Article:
Cancer-drug firm Endocyte to build commercial team in Indianapolis

Endocyte feverWith Endocyte Inc. months away from applying for market approval for its first drug, the West Lafayette-based company is laying plans to build its sales and marketing operations in Indianapolis.

Endocyte opened a small office near the Pyramids in early 2009 and now employs 12 people there, mostly to oversee its far-flung clinical trials. It expects to add three or four more commercial executives there over the next year and a half as it anticipates approval of its ovarian cancer medication in Europe.

More significant growth of the Indianapolis operation would come if Endocyte were to win U.S. approval for its medicine, but that’s not likely until 2014, according to Wall Street analysts.

Endocyte’s corporate headquarters and research laboratories will remain in West Lafayette and will continue to grow, said Chief Financial Officer Mike Sherman. But Endocyte figures there’s a greater supply of professionals in Indianapolis who have experience selling and marketing health care products around the world.

P. Ron Ellis Ellis

“We have a great talent pool, between the history of Guidant and Lilly, and these smaller companies around town,” said Sherman, who previously worked both for Indianapolis-based drugmaker Eli Lilly and Co. and the former medical-device maker Guidant Corp.

That’s music to the ears of David Johnson, CEO of Indianapolis-based BioCrossroads, which has worked for nearly a decade to tap the skilled professionals in such health care companies as Cook Medical Inc., Hill-Rom Holdings Inc. and Roche Diagnostics Corp.—as well as at Indiana and Purdue universities—to build up a cluster of life sciences companies here.

“We’ve got a critical mass of people here, who have the scientific and the regulatory background to be a part of building and working in … life sciences companies,” Johnson said. “Our goal is to keep as many of them here, and as engaged, as possible.”

Endocyte CEO Ron Ellis was a manager at Hill-Rom, which is based in Batesville, before he helped launch the company in 1995.

Endocyte is developing a series of drugs that attach highly potent cancer-killing agents to molecules of folic acid, a substance many cancerous cells consume hungrily, but healthy cells do not.

The combination, which is based on research by Purdue chemist Philip Low, promises to produce more effective chemotherapy drugs that don’t have the side effects of traditional chemotherapy.

Endocyte’s leading drug, called EC145, would treat ovarian cancer that has proved resistant to treatment with standard platinum-based chemotherapy drugs. Endocyte is also seeking approval for an imaging agent, called EC20, that will light up under a CT scan if the patient has tumors that will avidly absorb folic acid.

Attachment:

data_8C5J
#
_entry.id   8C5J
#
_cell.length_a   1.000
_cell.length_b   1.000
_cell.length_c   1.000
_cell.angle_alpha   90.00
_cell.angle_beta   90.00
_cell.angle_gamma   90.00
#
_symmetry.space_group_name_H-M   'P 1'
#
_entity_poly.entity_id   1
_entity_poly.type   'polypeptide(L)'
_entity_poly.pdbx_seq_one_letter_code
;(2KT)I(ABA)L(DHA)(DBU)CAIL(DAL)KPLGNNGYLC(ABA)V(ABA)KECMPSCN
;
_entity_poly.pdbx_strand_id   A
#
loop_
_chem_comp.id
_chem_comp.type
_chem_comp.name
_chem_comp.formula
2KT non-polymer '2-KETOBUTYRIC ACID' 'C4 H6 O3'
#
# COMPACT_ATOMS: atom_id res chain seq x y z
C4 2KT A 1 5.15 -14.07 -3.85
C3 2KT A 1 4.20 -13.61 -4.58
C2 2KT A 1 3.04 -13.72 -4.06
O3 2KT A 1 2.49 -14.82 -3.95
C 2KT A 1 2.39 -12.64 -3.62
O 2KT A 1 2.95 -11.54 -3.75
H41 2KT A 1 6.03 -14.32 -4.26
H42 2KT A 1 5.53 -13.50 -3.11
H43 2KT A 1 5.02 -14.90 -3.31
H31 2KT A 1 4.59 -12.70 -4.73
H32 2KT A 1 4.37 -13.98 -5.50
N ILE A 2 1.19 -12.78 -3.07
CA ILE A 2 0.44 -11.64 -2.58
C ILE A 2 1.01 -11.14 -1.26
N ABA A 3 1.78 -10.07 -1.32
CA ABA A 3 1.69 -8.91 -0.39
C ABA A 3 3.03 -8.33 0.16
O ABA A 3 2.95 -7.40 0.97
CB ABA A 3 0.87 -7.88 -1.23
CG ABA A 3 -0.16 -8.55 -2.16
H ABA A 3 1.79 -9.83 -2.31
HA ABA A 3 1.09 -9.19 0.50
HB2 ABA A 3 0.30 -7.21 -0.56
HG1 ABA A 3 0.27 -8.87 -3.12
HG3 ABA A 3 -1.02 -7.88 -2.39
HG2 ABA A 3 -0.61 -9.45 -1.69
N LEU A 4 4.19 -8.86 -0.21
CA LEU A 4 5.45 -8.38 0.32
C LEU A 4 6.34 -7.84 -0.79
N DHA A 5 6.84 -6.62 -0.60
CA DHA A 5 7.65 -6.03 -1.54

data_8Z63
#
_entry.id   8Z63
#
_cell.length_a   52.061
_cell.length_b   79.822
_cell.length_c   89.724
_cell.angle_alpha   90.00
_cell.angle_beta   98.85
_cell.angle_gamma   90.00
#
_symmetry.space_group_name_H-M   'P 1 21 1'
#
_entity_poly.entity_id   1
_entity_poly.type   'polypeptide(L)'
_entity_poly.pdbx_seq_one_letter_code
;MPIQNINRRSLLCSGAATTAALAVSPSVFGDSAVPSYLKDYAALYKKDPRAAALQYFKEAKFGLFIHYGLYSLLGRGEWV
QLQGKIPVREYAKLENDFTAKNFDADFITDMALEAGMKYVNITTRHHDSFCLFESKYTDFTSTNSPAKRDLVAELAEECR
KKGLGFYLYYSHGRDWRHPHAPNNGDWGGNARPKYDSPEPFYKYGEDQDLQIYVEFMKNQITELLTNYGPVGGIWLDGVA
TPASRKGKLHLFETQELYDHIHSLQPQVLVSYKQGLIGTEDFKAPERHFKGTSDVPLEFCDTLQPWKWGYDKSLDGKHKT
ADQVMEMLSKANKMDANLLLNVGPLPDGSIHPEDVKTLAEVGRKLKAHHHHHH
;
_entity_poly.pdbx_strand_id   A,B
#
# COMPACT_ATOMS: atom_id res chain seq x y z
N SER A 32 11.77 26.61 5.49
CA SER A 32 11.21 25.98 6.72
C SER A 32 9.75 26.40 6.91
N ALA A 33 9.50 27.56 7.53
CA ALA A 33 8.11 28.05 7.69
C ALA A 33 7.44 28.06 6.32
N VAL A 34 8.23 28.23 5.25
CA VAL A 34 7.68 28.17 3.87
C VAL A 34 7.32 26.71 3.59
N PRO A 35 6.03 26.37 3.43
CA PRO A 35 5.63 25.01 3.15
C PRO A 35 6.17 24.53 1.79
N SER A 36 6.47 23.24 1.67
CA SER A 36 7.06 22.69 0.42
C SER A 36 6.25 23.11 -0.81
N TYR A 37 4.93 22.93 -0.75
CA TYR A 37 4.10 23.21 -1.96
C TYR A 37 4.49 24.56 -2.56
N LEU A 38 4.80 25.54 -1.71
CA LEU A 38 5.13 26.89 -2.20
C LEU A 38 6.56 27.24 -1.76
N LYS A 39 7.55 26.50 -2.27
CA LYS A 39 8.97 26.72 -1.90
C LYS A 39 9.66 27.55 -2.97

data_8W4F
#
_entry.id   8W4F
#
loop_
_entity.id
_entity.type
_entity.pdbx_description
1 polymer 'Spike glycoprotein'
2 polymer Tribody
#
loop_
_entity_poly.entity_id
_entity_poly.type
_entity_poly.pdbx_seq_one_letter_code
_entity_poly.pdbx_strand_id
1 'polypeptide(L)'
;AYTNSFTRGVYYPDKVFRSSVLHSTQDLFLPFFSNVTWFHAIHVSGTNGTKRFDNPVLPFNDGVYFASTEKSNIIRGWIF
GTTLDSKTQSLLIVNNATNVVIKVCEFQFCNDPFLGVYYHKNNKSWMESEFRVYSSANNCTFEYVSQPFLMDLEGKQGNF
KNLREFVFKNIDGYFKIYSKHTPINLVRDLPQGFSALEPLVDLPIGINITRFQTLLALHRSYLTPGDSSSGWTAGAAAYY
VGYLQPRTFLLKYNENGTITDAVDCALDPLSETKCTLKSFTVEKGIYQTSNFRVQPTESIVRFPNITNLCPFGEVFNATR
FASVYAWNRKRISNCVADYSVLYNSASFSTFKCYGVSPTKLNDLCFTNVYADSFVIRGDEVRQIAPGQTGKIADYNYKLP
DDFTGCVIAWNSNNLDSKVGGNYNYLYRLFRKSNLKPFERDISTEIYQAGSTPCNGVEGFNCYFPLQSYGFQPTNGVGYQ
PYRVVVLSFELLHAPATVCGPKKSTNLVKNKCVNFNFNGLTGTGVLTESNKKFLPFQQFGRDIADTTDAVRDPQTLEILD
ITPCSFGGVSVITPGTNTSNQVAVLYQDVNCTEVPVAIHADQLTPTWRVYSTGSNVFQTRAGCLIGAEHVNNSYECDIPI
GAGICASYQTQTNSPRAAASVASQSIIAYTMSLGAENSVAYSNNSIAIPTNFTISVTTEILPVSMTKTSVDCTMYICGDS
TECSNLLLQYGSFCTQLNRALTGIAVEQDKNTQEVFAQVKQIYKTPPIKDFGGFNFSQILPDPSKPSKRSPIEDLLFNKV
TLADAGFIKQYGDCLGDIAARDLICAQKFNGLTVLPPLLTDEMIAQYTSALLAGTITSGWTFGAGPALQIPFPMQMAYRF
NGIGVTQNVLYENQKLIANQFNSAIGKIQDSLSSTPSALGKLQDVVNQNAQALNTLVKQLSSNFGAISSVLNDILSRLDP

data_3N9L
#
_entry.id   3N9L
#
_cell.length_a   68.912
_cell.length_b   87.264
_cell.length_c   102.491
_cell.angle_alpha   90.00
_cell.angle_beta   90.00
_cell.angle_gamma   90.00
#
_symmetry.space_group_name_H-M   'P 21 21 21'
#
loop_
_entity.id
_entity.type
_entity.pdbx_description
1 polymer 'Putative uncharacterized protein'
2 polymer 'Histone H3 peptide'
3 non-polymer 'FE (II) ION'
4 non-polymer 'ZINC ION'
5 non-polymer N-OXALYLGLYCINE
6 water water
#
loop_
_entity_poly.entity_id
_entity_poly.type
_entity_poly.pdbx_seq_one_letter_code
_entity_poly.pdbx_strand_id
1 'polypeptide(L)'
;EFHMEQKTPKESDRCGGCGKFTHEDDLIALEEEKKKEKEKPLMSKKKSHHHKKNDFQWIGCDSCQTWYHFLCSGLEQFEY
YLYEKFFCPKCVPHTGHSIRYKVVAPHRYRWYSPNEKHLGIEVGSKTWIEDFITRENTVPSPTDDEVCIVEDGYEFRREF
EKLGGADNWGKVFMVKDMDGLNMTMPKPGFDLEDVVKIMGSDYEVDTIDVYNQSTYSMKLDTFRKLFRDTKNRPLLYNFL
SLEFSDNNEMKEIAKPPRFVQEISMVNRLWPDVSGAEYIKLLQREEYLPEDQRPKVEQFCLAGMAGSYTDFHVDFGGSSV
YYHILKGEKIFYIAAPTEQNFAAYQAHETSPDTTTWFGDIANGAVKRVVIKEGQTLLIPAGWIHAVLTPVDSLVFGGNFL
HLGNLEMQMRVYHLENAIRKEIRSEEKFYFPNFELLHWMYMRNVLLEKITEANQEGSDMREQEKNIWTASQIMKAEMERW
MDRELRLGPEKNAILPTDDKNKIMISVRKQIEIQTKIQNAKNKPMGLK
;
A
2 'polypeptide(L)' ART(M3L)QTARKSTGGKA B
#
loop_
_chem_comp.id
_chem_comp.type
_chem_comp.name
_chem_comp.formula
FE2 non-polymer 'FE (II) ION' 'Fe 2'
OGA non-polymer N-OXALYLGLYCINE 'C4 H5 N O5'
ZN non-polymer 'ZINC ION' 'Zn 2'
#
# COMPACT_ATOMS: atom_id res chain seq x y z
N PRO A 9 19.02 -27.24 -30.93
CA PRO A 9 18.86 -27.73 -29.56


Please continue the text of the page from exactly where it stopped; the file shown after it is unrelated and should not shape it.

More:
endocyte factboxChristopher Raymond, a pharmaceutical analyst at Robert W. Baird & Co., thinks EC145 could achieve worldwide sales of $640 million by 2017. And he likes the fact that Endocyte is using folic acid to develop treatments for other cancers and even inflammatory diseases.

“EC145 is just the first of what we think could be numerous novel therapies born of ECYT’s proprietary drug [technology],” wrote Raymond, referring to Endocyte by its ticker symbol, in an Aug. 31 note.

While U.S. regulators told Endocyte they wanted to see data from a large Phase 3 clinical trial of EC145, European regulators encouraged Endocyte to submit the drug for approval using only results from a smaller Phase 2 trial it already completed.

That’s a good sign, and analysts expect EC145 could be approved in Europe in the first half of 2013. That’s why Endocyte is now thinking about building up a commercial team, which would work on marketing, sales and negotiating reimbursement rates with health plans.

Endocyte is considering a myriad of options. It could build its own teams, which according to Sherman would likely require 75 to 100 people, plus some support personnel, to cover the five largest markets in Europe: France, Germany, Italy, Spain and the United Kingdom.

Endocyte would need a similar-size sales team and roughly the same amount of people to promote EC 145 in the United States, Sherman said.

But it could also contract with a series of pharmaceutical distributors to push EC145 in Europe, or it could form a partnership with a large pharmaceutical company.

“There’s so many different options,” Ellis said. “It’s exciting to be able to get, hopefully, close. It’s also exciting to build an organization.”•


Greg Andrews’ Behind the News column will return next week.

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